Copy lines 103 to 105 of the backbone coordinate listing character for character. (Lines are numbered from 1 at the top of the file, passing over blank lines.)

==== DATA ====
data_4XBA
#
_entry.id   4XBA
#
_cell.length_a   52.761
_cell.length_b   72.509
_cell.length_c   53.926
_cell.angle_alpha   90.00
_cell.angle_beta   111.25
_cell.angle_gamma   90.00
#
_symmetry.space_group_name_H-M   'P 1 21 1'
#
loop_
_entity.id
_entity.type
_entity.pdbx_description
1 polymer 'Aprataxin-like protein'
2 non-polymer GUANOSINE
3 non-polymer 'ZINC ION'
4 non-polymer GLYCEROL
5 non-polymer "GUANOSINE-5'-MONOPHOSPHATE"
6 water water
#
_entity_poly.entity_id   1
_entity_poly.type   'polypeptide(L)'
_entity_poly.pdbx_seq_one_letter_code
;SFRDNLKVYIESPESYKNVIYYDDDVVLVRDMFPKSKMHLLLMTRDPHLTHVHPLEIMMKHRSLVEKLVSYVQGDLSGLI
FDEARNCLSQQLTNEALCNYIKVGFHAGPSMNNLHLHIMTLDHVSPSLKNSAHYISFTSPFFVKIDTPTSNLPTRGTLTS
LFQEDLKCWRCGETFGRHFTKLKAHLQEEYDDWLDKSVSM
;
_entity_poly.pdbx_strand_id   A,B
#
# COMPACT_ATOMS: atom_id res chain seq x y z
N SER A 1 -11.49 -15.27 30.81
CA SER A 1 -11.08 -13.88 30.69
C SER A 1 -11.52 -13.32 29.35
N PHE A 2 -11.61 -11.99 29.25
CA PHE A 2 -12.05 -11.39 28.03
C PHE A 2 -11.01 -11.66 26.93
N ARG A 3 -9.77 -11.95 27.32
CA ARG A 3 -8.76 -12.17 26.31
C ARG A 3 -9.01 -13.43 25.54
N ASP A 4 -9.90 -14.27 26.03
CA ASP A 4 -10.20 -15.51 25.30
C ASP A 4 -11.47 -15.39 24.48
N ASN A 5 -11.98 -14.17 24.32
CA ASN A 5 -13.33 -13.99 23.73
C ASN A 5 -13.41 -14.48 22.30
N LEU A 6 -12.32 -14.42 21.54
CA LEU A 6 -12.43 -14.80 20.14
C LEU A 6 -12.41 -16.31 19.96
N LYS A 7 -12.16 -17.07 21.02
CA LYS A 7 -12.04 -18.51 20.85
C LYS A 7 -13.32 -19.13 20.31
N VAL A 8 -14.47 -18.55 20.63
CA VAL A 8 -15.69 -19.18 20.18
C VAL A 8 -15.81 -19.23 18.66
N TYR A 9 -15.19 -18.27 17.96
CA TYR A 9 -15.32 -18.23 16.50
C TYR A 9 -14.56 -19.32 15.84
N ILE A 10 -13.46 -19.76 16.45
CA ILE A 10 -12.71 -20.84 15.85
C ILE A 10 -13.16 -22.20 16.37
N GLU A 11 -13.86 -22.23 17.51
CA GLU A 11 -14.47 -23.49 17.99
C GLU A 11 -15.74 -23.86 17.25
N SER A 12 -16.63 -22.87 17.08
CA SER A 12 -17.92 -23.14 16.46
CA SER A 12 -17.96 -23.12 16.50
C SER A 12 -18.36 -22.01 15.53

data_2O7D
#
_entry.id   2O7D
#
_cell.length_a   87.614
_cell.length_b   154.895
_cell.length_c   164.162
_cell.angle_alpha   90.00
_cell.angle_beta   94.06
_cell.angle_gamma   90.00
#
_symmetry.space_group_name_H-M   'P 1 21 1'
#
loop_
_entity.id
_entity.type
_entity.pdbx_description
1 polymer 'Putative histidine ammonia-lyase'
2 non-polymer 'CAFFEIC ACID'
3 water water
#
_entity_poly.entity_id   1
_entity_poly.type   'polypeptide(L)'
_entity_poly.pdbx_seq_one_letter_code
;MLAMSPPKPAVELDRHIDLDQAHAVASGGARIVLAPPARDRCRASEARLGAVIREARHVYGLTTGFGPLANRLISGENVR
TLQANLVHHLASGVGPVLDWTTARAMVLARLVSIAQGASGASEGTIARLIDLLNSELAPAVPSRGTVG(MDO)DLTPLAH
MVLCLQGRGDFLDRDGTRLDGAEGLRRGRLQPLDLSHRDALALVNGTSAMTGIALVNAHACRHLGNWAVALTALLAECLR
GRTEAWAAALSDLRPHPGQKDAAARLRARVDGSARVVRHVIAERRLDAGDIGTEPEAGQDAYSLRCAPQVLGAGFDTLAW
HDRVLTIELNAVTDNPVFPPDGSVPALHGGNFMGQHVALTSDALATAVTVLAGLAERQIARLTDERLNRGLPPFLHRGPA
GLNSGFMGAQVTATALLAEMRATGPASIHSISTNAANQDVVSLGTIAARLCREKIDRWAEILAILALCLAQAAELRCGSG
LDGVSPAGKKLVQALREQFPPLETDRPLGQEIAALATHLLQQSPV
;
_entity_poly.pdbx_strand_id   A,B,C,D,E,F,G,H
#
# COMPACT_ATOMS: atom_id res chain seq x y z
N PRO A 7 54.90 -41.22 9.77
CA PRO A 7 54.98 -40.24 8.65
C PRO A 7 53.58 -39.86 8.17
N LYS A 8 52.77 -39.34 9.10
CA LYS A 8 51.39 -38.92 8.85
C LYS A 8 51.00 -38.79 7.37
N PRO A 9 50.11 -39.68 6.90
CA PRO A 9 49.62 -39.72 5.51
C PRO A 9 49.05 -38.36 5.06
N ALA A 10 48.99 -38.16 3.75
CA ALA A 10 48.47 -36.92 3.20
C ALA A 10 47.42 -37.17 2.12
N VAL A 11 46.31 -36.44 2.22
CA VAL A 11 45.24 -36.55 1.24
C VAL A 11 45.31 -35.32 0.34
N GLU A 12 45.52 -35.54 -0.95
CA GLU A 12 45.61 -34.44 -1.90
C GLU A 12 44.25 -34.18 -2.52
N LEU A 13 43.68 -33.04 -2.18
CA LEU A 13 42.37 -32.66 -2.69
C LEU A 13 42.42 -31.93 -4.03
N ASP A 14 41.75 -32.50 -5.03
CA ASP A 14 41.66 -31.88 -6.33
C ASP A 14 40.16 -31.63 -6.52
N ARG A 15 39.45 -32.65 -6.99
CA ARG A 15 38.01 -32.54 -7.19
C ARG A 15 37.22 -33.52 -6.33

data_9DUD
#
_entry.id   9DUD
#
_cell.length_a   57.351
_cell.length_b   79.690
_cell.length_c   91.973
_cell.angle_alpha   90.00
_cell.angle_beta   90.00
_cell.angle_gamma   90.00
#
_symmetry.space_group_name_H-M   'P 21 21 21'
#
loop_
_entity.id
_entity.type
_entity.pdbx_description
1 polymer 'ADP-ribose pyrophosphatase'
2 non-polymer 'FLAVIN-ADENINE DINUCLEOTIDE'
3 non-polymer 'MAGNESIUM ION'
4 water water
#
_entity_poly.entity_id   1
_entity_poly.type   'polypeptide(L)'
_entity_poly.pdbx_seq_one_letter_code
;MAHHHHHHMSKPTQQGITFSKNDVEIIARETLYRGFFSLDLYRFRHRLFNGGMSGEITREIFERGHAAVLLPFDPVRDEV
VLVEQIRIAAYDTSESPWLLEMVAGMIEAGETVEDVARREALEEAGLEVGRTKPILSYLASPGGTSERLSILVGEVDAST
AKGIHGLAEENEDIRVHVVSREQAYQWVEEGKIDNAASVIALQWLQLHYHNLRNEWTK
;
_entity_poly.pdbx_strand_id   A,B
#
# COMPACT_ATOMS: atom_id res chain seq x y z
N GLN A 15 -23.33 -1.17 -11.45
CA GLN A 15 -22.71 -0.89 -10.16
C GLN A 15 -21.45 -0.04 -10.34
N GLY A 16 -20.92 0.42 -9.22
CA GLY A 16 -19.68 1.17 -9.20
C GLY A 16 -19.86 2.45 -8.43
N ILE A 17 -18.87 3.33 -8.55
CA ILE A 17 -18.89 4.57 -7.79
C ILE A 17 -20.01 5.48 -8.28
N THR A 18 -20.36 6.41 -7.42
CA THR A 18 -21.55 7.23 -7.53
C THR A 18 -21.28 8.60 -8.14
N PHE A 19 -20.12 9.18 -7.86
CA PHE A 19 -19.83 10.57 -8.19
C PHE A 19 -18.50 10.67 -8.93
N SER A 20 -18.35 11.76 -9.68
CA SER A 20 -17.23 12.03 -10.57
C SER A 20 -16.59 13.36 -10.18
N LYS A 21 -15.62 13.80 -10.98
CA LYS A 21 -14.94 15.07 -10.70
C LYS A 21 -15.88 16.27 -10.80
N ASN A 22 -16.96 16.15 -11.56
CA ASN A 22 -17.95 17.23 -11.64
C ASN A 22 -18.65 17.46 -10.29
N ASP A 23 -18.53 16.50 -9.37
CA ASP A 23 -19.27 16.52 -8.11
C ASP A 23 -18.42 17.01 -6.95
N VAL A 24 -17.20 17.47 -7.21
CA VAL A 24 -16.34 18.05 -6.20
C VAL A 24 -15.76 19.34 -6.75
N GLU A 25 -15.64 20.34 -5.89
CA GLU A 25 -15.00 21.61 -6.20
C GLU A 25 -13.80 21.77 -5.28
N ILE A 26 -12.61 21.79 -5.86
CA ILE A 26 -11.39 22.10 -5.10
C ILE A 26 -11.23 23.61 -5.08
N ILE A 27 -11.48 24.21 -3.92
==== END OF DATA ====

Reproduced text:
;
_entity_poly.pdbx_strand_id   A,B,C,D,E,F,G,H
#